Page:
To make sure you never miss a due date, it can be helpful to make a list of your bills and their due dates, set up auto payments when possible, and sign up for reminders.

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5. Starting Early to Save for Retirement

When you’re young, retirement can feel far away. But putting money away as early as possible means you’ll have more years to save, spreading the savings across your life rather than racing to catch up.

Perhaps the biggest reason to start as early as you can, however, is the power of compound interest.

Because you earn interest not only on your contributions, but also on accumulated interest, small amounts can grow over time. If you have an employer-sponsored plan, such as a 401(k), you may want to consider contributing, especially if your employer offers to match your contributions.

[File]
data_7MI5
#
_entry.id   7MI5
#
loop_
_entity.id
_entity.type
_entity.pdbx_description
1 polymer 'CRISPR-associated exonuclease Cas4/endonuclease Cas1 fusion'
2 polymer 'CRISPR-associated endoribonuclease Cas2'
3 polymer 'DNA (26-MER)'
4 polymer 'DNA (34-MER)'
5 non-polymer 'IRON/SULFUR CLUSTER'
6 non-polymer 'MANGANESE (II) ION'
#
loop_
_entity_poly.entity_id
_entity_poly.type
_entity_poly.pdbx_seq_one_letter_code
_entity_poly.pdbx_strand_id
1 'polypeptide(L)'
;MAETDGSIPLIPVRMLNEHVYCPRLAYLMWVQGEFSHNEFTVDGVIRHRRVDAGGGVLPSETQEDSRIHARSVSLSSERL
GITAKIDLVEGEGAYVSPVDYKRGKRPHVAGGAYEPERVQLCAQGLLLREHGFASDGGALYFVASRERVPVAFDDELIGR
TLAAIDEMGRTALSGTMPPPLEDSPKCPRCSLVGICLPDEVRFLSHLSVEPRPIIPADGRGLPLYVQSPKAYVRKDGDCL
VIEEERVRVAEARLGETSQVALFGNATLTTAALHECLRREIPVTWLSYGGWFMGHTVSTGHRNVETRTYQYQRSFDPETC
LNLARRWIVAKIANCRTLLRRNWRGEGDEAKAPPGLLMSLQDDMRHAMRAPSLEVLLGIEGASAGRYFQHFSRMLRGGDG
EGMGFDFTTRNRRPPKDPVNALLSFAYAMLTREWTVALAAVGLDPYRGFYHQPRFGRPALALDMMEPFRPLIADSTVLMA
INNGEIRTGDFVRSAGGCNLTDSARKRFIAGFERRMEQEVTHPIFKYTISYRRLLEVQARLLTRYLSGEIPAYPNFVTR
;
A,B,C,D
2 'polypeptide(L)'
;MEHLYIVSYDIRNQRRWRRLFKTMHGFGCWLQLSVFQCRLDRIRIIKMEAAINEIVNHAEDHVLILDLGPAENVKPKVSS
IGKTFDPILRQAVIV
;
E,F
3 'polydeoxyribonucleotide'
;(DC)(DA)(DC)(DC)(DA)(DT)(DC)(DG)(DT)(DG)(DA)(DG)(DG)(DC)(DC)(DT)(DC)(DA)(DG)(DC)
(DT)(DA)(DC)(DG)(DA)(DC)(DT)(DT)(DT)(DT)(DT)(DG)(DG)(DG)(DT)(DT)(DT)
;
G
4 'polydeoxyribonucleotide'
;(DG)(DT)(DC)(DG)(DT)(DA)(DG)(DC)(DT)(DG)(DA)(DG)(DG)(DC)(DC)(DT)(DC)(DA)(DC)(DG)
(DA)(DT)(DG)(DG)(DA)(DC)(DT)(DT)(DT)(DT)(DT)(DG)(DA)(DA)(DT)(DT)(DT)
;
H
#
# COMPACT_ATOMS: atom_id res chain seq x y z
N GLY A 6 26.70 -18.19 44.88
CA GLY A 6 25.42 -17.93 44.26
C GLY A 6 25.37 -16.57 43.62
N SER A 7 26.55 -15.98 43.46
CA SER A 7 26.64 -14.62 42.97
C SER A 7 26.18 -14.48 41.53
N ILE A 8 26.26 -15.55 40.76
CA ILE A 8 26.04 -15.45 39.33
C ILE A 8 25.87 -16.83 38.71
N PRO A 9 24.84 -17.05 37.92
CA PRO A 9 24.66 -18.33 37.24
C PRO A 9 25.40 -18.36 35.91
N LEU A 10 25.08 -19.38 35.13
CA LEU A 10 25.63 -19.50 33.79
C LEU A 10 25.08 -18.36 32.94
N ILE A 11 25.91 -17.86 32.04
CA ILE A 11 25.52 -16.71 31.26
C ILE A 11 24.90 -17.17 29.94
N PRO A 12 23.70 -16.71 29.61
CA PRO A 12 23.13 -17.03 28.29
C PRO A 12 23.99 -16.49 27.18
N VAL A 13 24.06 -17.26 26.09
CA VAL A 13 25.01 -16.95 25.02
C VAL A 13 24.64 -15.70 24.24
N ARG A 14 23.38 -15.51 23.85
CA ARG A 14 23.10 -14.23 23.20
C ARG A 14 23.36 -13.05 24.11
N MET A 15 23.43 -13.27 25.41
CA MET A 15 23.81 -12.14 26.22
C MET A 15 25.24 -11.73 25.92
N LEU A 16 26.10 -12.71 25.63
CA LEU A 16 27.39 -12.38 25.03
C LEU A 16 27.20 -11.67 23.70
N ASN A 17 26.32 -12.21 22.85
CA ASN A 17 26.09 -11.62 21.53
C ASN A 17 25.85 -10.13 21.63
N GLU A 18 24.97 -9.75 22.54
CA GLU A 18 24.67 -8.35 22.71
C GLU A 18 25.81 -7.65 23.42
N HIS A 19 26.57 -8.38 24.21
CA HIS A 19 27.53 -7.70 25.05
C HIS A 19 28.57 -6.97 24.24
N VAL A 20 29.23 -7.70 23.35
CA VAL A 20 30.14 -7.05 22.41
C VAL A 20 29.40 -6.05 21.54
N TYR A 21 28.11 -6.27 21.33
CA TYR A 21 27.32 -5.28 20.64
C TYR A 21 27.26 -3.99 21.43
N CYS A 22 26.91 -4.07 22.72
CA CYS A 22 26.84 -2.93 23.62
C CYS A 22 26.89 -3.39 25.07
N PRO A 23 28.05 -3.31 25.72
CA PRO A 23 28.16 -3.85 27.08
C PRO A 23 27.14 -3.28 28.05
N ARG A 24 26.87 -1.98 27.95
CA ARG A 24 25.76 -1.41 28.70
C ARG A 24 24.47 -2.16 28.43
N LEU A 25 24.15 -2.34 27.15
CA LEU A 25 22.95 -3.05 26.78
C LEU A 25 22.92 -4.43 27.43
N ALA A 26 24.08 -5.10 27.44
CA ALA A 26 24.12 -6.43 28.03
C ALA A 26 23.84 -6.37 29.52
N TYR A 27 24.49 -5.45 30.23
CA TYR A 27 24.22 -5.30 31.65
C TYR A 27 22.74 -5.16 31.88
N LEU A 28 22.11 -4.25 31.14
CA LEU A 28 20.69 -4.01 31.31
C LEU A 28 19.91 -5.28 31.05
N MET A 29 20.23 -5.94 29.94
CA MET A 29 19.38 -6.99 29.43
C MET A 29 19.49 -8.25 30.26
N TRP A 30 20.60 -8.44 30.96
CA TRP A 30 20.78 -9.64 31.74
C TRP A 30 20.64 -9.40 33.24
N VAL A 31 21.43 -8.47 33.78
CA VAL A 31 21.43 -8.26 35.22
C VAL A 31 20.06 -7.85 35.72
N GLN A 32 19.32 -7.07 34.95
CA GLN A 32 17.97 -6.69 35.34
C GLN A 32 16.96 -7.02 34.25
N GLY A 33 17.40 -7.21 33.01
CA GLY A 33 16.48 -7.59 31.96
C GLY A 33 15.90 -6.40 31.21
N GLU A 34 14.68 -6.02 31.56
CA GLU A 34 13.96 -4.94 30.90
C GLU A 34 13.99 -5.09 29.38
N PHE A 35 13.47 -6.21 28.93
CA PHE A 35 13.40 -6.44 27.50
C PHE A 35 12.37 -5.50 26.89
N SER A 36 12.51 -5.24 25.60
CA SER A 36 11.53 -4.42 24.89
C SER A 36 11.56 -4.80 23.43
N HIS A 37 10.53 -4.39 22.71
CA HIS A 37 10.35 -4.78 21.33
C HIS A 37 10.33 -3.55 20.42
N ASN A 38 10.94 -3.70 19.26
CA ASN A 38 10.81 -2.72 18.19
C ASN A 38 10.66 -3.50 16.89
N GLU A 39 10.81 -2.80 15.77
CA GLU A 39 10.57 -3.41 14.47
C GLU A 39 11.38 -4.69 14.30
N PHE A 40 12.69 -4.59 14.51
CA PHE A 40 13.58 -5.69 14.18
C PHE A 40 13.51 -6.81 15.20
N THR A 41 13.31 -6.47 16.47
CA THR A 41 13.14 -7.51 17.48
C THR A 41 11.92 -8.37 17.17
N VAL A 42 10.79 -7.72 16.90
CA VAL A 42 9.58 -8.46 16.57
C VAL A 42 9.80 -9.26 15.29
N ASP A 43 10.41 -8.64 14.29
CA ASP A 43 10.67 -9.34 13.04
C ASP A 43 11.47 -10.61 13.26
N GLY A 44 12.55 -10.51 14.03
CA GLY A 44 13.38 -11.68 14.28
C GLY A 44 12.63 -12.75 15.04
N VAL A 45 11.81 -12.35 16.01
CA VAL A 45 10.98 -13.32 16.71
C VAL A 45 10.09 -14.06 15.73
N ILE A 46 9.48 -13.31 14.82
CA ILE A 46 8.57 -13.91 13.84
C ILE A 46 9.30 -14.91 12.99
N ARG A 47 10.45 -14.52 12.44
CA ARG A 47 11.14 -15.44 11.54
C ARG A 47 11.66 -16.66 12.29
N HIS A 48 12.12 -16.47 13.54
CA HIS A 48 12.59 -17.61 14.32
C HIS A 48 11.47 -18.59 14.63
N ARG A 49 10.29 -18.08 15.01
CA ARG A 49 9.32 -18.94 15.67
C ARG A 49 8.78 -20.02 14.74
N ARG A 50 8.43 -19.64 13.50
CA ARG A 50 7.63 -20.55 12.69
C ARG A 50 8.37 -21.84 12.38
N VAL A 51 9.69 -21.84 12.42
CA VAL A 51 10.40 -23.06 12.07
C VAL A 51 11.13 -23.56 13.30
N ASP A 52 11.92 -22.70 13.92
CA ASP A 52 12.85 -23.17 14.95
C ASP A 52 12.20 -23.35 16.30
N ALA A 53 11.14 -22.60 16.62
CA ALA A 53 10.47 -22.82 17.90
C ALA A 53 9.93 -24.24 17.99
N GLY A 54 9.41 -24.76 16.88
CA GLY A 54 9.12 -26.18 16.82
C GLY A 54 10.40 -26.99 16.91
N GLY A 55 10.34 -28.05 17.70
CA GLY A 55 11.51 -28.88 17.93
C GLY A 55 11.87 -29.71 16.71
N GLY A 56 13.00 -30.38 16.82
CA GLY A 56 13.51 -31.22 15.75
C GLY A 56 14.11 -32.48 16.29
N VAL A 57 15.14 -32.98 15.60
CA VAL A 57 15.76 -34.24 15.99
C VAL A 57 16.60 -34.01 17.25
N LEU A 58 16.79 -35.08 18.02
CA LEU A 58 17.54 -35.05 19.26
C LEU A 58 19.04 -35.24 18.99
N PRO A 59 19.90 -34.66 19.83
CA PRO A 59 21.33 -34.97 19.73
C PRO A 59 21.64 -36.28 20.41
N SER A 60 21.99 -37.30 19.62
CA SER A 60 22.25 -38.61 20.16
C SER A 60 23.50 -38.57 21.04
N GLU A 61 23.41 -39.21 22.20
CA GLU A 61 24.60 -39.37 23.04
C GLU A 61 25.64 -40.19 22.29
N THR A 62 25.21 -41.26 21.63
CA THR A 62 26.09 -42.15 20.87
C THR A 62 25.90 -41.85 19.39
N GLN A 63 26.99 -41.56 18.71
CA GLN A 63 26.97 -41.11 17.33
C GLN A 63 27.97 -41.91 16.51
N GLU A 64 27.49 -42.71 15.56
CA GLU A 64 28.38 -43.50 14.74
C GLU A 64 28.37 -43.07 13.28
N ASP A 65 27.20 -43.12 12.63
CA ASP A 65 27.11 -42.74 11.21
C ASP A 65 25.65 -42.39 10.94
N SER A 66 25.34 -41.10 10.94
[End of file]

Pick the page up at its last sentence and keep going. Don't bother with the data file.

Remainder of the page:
Depending on your situation, you may be able to open a traditional IRA, Roth IRA, or SEP IRA, as well.

6. Investing

Saving for retirement may not be enough for you to have what you need to live comfortably after you stop working. Plus, there may be things you want to be able to afford later in life but before you reach retirement age.

If you have children, for example, you may want to start a 529 plan to help you invest for their college educations.

For other long-term savings goals, you may want to invest additional money, keeping in mind that all investments have some level of risk and the market is volatile, meaning it moves up and down over time.